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National PFAS Legislative Roundup

July 2019
Tracking fast-moving regulations of emerging cont­a­m­i­nants, like PFAS, is one of the most challenging aspects for utility managers and anyone in the water industry. To help keep pace, we’ve compiled the latest regulations at both the state and national levels. 

A growing list of U.S. state regulatory bodies are taking steps to limit human exposure to the group of chemical compounds known as PFAS—per and poly­flu­o­ri­nated substances—signaling a trend toward lower maximum contaminant levels (MCLs). PFAS, still categorized as a group of emerging cont­a­m­i­nants, have begun to dominate conver­sa­tions about drinking water cont­a­m­i­na­tion, and 2019 may be remembered as the year these commercial surfactants broke into mainstream conver­sa­tions about our drinking water. With several states enacting more stringent MCLs and the federal government moving the needle at the national level, we've compiled some highlights below. Consult the standards and guidance spreadsheet from the Interstate Technology Regulatory Council (ITRC), most recently updated in May 2019, for a full list of policy updates on PFAS around the globe. 


Michigan ranks among the states most affected by PFAS cont­a­m­i­na­tion, and a Michigan PFAS Action Response Team (MPART) is considering some of the lowest thresholds for PFAS to date. 

According to an official MPART report, variations in public policy exist nationwide, but there is no denying a common theme: “the values are trending lower.” New Jersey currently has the only active MCL for PFAS—13 parts per trillion (ppt) for perflu­o­rononanoic acid (PFNA)—but if the new recom­men­da­tions from MPART become official state policy, Michigan would lower the threshold for select compounds like PFNA even further. 

Statewide testing in 2018 revealed PFAS chemicals present in the drinking water of at least 2 million Michigan residents, which resulted in the creation of MPART and an announce­ment from Governor Gretchen Whitmer that the state would be setting official MCLs by spring 2020. Then, in April, MPART released a set of health screening levels designed as conser­v­a­tive limits that would be used to determine the need for further action. Those limits fell even further in the form of new health-based values (HBVs) that will be used by Michigan’s Department of Environment, Great Lakes and Energy to develop new PFAS drinking water standards next year.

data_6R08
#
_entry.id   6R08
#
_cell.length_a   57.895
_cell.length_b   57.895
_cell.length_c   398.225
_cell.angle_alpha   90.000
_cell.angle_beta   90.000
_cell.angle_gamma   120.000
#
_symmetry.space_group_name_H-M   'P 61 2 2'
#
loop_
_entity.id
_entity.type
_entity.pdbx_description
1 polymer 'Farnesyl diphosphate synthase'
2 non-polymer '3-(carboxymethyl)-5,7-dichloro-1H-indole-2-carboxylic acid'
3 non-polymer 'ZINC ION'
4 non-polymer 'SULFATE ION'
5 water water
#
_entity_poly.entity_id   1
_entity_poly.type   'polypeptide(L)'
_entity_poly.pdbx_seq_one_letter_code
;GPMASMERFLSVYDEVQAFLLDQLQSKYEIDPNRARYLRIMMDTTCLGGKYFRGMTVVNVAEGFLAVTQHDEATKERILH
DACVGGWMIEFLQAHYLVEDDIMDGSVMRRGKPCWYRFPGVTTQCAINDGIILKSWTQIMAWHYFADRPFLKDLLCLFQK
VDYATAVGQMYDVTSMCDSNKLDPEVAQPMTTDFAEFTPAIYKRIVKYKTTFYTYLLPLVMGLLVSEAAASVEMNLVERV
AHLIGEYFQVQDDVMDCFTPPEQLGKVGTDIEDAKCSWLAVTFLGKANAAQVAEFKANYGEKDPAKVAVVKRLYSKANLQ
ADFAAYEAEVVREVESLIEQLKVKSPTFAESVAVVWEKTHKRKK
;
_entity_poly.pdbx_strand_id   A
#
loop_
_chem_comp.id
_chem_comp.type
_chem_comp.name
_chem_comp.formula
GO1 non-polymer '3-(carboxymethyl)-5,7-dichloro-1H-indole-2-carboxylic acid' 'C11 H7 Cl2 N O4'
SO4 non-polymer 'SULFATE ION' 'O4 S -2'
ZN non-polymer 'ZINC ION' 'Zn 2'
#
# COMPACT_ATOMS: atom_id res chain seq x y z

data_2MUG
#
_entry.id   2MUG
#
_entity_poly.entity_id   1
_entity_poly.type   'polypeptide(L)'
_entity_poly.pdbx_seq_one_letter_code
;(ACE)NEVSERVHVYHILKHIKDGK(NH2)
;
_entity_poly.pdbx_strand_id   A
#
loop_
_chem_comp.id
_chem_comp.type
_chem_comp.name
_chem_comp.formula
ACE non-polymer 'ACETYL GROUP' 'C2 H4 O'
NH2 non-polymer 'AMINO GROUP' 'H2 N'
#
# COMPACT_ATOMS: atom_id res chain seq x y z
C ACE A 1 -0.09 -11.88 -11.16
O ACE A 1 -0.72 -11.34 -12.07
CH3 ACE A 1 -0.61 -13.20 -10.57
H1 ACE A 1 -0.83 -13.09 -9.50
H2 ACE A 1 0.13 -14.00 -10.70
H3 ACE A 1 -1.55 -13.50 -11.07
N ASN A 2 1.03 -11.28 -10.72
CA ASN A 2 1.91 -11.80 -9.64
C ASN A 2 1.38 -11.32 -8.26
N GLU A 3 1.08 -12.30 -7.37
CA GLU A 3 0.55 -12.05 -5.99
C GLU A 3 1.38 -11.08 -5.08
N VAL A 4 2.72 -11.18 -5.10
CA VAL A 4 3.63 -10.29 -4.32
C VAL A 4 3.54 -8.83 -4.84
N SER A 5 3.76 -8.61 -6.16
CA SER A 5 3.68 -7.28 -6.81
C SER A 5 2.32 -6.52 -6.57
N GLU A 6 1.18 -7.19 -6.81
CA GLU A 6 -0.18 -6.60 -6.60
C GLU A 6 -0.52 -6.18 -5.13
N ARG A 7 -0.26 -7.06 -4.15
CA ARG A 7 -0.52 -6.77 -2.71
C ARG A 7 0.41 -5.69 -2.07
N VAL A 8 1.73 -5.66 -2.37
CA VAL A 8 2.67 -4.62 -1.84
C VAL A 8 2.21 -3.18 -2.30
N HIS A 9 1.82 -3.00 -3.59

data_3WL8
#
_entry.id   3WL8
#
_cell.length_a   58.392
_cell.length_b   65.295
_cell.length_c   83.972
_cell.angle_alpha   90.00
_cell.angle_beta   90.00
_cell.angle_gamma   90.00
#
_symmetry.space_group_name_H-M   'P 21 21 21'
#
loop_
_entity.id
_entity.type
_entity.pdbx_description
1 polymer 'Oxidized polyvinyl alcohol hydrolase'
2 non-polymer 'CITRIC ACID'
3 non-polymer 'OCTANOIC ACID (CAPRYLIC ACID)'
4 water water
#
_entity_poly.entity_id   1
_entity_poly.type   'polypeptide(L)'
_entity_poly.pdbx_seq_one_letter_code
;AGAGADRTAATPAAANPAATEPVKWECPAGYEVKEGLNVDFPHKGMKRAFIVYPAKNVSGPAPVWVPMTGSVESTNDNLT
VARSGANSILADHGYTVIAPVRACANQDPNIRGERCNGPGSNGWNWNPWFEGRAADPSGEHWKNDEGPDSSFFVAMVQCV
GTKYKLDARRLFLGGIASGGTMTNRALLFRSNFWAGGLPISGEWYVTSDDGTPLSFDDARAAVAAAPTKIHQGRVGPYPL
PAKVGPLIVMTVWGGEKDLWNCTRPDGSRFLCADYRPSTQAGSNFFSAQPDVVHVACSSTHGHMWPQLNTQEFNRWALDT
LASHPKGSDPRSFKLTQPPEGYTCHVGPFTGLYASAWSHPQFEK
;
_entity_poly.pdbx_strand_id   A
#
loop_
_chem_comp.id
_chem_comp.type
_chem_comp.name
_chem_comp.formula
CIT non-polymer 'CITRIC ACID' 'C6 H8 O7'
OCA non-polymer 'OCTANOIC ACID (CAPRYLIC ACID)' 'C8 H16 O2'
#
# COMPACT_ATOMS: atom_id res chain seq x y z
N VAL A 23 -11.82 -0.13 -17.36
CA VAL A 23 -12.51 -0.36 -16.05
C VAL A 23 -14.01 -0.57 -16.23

PFAS Legislation Michigan Updates 

The new HBVs included two additional chemicals, PFBS and GenX, compounds originally introduced as sustainable replace­ments for PFOA and PFOS but are now associated with potential adverse health effects. 

New York 

If the latest announce­ment from Governor Andrew Cuomo is any indication, New York is poised to be the next state to lower MCLs for PFOA and PFOS, the two most researched PFAS constituents. According to Governor Cuomo, the state health commis­sioner has accepted recom­men­da­tions for new standards. Under these guidelines, MCLs for PFOA and PFOS would drop to 10 ppt. The federal health advisory for these two compounds stands at 70 ppt. 


Earlier this year, the Envi­ron­men­tal Protection Agency (EPA) released a PFAS Action Plan, which included health advisories and recom­men­da­tions for further inves­ti­ga­tion but stopped short of a nationwide, mandatory MCL. Now, the U.S. Senate is trying to fast-track additional regulatory action with a bill intended to:

  • Set national drinking water regulations governing exposure levels to PFAS
  • Add certain PFAS compounds to the list of EPA’s Toxic Release Inventory 
  • Allow the Department of Defense to work with utilities to treat drinking water

So far, the bill has been approved by the Senate Environment and Public Works Committee and supporters of the bill have attempted to attach PFAS-specific language to the National Defense Autho­riza­tion Act. If that strategy fails, experts believe that its supporters will attempt to attach it to a different bill. 

PFAS compounds have been around for more than half a century, but researchers are only now starting to understand how they behave in the environment and in our bodies. CDM Smith has over a dozen active research studies inves­ti­gat­ing PFAS char­ac­ter­is­tics and treatment options. If you are considering taking action to address potential PFAS cont­a­m­i­na­tion, consider these next steps: 

  • Understand your state’s current guidelines
  • Test to identify PFAS compounds or precursors actually present at your site
  • Explore the types of treatment tech­nolo­gies to identify what might work for you

Additional information around testing consid­er­a­tions and treatment selection was presented in our recent webinarConnect with our experts for more information and help preparing for PFAS reduction and removal. 

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SETAC Australasia
Dora Chiang led a full day of PFAS training at this year's SETAC-Australasia Conference.

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